Power (from battery): ± Q = ± C × V, C for capacitance, V for voltage. The capacitance can be derived using the transmission line unit length capacity CL and the signal transmission speed v. The length value of the unit pin is taken as the speed, and multiplied by the time t required for each step, the formula is obtained: ±C=CL×v×(±)t. Combining the above, we can get the characteristic impedance: Z= V/I=V/(±Q/±t)=V/(±C×V/±t)=V/(CL×v×(±)t×V/±t)=1/(CL×v )
It can be seen that the characteristic impedance is related to the transmission line unit length capacity and signal transmission speed. In order to distinguish the characteristic impedance from the actual impedance Z, we add 0 after Z. The characteristic impedance of the transmission line is: Z0 = 1 / (CL × v).
If the transmission line unit length capacity and signal transmission speed remain the same, then the transmission line characteristic impedance remains unchanged. This simple description links the common sense of capacitance to the newly discovered characteristic impedance theory. If the transmission line unit length capacity is increased, such as a thickened transmission line, the transmission line characteristic impedance can be reduced.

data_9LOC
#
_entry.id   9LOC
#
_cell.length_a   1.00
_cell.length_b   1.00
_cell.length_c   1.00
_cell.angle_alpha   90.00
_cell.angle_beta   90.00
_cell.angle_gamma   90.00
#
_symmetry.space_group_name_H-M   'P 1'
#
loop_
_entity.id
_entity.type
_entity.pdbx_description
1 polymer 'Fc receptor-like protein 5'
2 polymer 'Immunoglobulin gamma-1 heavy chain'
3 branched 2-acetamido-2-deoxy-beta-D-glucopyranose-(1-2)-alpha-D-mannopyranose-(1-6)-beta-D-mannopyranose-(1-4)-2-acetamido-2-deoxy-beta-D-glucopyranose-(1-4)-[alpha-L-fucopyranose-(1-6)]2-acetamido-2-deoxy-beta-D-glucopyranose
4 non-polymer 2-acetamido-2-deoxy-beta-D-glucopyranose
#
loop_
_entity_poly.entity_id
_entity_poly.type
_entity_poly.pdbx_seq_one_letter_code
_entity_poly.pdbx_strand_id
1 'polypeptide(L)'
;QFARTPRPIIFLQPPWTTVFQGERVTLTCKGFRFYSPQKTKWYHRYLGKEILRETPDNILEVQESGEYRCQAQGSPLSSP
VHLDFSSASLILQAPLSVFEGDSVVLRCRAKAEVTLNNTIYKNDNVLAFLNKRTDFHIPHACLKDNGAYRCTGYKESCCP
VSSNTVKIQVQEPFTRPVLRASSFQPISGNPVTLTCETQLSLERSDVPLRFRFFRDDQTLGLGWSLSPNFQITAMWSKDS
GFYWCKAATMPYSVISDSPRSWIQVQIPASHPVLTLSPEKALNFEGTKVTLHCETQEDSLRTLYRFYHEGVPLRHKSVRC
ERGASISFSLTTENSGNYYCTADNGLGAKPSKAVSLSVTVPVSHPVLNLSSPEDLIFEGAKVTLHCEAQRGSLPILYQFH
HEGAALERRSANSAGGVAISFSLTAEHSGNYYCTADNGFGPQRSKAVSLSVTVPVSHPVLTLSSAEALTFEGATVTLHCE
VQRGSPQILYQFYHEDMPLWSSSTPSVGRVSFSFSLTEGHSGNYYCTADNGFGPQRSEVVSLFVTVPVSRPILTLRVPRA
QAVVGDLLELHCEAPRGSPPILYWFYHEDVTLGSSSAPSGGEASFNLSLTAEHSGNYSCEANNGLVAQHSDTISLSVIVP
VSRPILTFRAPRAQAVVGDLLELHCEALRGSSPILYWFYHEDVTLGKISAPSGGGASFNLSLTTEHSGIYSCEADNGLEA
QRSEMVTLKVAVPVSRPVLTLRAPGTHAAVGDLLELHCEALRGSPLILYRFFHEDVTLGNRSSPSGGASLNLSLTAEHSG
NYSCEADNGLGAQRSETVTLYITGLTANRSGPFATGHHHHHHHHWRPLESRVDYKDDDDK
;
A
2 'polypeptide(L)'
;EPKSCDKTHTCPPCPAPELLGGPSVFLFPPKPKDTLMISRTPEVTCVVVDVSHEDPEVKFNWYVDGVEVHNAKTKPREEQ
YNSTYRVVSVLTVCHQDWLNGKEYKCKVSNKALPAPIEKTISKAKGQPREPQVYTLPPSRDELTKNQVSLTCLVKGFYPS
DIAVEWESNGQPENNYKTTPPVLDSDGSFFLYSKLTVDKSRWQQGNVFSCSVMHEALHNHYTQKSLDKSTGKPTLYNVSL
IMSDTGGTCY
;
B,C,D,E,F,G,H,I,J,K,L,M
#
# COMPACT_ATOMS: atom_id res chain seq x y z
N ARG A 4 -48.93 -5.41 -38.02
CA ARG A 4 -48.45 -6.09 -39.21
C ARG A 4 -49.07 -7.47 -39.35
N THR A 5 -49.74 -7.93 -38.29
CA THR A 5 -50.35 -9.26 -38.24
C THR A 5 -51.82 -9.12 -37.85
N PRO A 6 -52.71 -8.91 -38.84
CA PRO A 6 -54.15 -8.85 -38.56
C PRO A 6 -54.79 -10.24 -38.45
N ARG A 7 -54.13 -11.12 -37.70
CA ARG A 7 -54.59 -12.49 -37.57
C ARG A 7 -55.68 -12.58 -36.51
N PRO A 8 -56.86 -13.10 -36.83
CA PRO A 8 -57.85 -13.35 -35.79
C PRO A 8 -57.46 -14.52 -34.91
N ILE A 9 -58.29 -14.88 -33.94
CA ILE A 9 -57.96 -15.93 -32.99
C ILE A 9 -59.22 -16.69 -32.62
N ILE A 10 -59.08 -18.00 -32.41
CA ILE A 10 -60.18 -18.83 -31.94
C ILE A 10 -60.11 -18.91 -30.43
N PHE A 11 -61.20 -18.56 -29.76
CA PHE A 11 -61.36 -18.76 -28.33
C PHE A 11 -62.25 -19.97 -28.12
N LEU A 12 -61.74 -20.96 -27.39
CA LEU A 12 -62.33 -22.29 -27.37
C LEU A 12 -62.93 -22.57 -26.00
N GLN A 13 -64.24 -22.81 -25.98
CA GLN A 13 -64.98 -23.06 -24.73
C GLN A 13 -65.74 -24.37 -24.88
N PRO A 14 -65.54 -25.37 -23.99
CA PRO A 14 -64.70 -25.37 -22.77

Characteristic impedance measurement
When the battery is connected to the transmission line (if the impedance is 50 ohms at the time), connect the ohmmeter to the 3 foot long RG58 cable. How do you measure the infinite impedance? The impedance of any transmission line is related to time. If you measure the impedance of the cable in a shorter time than the cable reflection, you measure the "surge" impedance, or characteristic impedance. However, if you wait for a long enough time until the energy is reflected back and received, the impedance can be found to change. In general, the impedance value will reach a stable limit after rebounding up and down.
For a 3 foot cable, the impedance measurement must be completed within 3 nanoseconds. This can be done with the TDR (Time Domain Reflectometer), which measures the dynamic impedance of the transmission line. If you measure the impedance of a 3 foot cable in 1 second, the signal will reflect back and forth millions of times, so you get a different "surge" impedance.